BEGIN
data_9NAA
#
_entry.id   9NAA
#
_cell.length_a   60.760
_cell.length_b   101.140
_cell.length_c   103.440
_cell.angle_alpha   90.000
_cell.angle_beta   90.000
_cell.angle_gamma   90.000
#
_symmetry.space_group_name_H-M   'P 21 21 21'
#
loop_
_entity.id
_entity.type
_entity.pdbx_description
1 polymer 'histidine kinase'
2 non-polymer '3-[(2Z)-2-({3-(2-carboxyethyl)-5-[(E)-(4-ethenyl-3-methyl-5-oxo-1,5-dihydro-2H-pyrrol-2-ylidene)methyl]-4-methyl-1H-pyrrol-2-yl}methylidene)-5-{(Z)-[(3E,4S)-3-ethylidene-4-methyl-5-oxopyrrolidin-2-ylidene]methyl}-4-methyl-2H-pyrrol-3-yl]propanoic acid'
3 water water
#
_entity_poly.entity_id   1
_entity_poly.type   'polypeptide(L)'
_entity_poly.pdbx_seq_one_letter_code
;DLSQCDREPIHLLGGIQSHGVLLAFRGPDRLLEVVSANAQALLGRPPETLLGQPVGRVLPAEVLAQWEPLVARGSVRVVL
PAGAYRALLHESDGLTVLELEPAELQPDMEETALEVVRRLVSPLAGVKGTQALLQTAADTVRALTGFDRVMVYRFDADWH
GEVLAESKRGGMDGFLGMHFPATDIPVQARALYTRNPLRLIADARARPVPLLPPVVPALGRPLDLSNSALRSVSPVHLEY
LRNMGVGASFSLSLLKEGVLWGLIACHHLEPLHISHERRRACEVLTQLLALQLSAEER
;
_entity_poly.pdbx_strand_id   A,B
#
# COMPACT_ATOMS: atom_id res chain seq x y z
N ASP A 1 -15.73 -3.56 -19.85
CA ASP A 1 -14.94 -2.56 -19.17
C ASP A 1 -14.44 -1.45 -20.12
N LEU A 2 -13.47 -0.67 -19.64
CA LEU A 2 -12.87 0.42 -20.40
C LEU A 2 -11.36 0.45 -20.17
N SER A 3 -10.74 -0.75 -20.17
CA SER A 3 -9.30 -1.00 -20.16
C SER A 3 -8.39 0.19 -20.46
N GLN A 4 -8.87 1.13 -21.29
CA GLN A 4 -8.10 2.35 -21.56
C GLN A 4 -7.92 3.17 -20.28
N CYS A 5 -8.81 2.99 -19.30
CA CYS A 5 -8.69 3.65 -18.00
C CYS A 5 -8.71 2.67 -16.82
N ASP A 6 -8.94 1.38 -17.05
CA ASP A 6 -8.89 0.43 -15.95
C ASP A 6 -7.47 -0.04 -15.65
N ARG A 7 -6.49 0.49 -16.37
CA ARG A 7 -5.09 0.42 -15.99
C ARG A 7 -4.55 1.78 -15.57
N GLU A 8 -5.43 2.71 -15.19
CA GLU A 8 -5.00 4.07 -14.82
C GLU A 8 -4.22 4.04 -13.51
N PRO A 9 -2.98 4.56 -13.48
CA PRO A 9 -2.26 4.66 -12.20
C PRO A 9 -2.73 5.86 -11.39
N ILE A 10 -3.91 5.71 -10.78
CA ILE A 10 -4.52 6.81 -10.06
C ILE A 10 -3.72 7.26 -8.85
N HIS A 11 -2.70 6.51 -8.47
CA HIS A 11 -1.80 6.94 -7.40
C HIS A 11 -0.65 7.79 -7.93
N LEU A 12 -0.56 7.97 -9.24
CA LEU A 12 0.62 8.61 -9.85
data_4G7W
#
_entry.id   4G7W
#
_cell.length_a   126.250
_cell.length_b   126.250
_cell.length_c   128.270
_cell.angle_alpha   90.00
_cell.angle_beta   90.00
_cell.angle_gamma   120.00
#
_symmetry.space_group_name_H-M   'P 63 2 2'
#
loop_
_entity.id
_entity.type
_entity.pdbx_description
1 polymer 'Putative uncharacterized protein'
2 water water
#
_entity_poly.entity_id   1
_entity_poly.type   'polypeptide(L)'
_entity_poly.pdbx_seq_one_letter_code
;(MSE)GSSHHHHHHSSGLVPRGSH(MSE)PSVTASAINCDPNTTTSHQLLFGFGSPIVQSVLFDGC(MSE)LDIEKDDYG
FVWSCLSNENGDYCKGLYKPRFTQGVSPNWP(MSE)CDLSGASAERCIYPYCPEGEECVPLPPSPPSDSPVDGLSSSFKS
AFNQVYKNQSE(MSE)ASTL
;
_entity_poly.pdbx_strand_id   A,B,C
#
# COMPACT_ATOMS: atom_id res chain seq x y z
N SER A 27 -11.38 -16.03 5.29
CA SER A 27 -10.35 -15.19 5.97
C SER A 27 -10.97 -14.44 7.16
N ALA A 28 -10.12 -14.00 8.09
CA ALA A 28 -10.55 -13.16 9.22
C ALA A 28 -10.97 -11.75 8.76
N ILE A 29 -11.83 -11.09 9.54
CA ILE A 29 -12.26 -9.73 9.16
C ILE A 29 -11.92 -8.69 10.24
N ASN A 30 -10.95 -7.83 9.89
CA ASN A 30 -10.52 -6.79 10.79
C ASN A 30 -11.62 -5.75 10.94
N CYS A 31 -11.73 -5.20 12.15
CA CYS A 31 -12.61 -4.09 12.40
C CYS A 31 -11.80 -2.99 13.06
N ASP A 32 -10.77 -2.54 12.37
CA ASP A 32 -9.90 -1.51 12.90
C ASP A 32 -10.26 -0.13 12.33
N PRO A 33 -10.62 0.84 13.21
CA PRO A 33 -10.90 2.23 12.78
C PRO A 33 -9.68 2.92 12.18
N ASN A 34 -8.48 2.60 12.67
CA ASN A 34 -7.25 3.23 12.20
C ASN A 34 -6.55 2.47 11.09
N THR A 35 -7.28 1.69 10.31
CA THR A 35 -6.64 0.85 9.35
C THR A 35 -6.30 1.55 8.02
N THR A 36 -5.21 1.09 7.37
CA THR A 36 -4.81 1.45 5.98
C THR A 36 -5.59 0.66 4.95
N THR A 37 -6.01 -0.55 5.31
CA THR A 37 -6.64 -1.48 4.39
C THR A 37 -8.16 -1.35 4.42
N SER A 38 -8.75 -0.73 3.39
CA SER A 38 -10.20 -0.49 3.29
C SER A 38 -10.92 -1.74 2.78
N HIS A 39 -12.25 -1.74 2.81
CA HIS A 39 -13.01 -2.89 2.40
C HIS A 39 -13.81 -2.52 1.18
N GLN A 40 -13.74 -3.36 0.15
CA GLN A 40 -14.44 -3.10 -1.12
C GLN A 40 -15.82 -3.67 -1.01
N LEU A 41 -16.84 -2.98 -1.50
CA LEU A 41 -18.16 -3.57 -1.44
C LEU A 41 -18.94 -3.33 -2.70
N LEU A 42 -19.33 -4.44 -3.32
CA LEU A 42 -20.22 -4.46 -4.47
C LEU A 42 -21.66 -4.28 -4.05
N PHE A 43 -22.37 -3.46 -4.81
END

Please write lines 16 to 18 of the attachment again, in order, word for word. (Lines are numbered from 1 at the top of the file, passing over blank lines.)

_entity.type
_entity.pdbx_description
1 polymer 'histidine kinase'